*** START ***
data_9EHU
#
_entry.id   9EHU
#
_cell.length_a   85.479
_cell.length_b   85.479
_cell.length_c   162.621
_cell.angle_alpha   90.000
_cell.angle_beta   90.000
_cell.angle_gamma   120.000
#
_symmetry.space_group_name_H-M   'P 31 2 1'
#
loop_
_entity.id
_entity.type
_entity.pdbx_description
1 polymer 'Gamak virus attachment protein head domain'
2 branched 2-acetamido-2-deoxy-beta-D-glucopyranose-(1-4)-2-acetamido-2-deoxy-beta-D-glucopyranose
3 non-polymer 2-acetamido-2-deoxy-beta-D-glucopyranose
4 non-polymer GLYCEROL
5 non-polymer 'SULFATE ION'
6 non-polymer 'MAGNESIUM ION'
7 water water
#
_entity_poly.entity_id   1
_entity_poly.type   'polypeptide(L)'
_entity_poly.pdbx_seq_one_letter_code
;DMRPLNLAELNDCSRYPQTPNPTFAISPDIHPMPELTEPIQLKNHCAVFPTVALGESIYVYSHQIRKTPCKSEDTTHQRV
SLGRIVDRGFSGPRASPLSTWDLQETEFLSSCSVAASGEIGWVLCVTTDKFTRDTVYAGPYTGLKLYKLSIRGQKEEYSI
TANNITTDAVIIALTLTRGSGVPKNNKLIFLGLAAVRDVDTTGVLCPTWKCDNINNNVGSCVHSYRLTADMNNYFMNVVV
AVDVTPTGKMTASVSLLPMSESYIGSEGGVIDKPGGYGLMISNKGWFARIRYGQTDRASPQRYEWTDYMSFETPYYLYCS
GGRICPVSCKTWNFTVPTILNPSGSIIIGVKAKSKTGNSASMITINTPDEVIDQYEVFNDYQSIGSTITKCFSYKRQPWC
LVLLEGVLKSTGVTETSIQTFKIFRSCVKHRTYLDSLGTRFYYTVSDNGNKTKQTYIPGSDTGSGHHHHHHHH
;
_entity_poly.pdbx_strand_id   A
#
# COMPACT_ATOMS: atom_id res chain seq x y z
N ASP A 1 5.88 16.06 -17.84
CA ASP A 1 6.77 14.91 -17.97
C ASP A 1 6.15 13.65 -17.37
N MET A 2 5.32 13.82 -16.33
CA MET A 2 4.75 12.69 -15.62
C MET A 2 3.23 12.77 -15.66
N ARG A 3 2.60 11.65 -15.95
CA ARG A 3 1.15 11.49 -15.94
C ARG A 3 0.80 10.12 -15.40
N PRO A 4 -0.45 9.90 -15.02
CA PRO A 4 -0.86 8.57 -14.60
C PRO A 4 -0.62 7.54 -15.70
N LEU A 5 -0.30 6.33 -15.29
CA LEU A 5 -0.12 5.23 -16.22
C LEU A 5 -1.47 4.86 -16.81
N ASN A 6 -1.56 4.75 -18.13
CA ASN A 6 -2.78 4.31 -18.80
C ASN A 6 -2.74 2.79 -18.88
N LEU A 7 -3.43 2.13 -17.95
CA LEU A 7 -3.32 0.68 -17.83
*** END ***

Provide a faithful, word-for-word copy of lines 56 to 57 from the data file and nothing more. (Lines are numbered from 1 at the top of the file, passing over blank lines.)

C ASN A 6 -2.74 2.79 -18.88
N LEU A 7 -3.43 2.13 -17.95